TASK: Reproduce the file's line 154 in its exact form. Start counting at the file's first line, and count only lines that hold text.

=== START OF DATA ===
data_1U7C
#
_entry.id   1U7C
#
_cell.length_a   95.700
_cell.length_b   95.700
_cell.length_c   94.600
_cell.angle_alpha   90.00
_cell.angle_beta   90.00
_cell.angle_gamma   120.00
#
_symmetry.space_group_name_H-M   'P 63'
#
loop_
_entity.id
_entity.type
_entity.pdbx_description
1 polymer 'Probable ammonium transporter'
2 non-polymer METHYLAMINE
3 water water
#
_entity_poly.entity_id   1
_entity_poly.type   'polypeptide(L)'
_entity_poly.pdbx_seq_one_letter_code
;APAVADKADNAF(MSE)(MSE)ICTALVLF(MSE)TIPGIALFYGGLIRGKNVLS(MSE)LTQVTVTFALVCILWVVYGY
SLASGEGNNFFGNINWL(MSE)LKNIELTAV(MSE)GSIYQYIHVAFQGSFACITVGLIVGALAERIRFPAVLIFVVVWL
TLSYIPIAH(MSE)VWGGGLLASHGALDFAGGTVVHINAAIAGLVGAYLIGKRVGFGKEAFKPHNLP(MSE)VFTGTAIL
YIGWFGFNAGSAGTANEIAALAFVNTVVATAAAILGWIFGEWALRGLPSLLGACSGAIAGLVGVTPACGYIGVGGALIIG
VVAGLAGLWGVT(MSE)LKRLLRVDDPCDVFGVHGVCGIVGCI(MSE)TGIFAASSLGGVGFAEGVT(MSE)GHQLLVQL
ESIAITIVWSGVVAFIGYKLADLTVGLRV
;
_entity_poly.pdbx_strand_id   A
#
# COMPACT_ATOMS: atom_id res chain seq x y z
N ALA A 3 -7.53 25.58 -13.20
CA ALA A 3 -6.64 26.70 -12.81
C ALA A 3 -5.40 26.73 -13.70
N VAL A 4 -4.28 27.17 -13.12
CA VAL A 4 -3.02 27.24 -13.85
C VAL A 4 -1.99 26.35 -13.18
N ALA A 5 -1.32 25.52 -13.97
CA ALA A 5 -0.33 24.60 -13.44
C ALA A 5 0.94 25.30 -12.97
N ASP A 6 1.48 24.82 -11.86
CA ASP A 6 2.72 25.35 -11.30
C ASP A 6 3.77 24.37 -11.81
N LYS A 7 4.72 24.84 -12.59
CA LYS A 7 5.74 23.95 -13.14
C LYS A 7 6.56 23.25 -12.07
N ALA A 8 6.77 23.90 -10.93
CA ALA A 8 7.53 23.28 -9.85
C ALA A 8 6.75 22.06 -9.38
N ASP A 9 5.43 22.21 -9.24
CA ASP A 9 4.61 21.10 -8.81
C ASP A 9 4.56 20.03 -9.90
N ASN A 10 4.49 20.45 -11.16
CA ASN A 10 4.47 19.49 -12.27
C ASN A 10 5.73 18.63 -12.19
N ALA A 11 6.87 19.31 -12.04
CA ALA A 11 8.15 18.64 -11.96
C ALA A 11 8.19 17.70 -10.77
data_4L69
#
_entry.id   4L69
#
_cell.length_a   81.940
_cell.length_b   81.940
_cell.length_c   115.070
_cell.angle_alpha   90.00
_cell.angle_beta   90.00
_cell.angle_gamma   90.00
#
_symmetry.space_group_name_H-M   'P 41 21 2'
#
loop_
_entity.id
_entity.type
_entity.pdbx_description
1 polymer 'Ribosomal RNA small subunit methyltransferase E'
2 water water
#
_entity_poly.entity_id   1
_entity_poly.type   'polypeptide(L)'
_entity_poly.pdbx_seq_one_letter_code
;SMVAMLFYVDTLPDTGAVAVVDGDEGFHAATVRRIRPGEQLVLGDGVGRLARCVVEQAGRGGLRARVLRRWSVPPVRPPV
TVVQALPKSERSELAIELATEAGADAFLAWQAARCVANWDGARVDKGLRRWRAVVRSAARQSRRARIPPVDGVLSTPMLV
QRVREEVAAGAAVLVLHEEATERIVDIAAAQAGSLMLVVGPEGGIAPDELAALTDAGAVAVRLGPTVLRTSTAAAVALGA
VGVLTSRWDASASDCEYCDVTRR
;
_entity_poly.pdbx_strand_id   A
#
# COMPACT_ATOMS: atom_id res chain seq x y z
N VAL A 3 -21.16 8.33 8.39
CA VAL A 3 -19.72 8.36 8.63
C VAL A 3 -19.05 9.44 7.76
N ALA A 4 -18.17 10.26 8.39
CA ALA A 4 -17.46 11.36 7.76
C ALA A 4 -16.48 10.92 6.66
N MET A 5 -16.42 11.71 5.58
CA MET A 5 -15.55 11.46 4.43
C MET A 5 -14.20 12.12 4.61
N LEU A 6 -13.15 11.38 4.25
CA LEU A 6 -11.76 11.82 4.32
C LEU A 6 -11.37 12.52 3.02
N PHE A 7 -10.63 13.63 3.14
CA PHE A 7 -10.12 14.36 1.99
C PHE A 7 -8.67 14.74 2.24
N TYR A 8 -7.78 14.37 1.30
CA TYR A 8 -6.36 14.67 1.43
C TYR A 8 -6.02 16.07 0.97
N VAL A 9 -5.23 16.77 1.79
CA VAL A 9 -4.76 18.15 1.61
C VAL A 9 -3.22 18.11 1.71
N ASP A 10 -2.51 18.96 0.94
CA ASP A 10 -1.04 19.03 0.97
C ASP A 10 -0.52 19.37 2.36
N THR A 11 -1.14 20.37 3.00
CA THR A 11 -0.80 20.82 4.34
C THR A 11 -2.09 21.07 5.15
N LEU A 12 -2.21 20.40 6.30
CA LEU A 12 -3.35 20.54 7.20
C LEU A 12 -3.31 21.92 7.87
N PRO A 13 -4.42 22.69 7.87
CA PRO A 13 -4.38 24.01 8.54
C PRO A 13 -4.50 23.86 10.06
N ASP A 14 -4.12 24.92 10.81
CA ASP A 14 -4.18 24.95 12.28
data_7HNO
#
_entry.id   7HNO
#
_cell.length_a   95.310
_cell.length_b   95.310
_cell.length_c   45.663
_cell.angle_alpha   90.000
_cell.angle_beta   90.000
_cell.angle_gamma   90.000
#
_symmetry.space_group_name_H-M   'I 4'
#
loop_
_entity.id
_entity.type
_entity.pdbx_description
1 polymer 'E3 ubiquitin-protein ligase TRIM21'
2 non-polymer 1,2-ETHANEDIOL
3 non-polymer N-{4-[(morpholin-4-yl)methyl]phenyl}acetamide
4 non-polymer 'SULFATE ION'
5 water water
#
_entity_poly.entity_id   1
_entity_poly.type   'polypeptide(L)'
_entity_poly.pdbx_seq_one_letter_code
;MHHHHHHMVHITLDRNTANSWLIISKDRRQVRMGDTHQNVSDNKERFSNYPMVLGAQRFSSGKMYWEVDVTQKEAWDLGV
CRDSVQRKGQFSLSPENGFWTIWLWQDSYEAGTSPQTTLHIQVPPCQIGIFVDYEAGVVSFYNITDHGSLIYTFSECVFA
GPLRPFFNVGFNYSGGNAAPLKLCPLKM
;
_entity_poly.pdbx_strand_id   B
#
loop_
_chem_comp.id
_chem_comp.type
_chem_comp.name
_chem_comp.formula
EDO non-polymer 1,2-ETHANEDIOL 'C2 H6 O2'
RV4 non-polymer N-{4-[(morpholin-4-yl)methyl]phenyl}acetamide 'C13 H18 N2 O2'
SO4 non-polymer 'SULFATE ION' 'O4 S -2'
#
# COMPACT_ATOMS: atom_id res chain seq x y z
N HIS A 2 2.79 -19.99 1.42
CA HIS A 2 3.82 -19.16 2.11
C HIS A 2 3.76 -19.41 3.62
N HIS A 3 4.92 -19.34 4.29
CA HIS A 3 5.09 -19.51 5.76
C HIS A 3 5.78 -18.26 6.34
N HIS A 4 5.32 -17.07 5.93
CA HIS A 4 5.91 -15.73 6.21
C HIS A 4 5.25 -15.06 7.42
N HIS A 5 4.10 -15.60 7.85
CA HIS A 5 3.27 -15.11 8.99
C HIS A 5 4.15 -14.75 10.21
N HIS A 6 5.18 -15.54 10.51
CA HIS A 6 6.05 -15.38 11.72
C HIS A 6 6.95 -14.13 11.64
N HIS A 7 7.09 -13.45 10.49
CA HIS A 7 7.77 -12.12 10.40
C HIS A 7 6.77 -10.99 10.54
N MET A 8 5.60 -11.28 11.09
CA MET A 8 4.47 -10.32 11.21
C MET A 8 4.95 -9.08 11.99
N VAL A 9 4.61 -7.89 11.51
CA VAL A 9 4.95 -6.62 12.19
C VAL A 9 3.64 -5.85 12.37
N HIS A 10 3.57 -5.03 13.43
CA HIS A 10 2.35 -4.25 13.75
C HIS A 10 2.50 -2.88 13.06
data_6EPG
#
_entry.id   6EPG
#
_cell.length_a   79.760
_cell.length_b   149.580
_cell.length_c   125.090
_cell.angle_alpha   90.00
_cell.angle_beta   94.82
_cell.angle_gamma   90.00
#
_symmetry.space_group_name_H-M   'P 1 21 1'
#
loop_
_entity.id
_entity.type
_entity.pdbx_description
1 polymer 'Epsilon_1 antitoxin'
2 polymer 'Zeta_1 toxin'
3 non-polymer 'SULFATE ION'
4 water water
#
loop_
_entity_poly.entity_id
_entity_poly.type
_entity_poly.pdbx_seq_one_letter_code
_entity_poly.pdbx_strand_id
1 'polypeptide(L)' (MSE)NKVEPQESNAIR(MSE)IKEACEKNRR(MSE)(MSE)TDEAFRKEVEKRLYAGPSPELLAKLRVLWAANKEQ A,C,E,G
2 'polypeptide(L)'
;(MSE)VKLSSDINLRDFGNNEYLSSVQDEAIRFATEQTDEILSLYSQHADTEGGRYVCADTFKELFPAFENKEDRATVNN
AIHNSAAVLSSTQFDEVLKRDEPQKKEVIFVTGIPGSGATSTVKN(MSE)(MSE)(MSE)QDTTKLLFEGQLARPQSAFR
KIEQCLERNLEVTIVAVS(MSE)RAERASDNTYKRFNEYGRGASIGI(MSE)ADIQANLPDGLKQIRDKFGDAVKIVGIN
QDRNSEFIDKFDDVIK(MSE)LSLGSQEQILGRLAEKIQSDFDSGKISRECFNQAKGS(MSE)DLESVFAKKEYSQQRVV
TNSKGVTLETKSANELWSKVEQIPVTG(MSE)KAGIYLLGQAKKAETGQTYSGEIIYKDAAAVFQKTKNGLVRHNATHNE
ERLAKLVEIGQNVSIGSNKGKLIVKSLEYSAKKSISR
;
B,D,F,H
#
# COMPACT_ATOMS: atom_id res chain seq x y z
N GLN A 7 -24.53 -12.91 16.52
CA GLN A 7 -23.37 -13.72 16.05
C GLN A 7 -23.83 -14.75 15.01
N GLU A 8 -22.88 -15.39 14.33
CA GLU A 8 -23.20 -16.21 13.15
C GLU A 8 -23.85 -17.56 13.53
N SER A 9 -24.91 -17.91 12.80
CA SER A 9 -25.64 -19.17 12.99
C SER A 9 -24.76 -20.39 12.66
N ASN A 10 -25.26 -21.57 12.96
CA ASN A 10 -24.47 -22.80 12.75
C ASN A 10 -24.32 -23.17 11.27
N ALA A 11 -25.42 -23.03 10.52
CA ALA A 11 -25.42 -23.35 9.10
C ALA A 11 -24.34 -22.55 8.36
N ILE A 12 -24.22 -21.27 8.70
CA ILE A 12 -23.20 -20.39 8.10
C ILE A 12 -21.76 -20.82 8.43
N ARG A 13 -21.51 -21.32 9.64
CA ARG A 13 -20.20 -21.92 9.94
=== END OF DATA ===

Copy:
;MHHHHHHMVHITLDRNTANSWLIISKDRRQVRMGDTHQNVSDNKERFSNYPMVLGAQRFSSGKMYWEVDVTQKEAWDLGV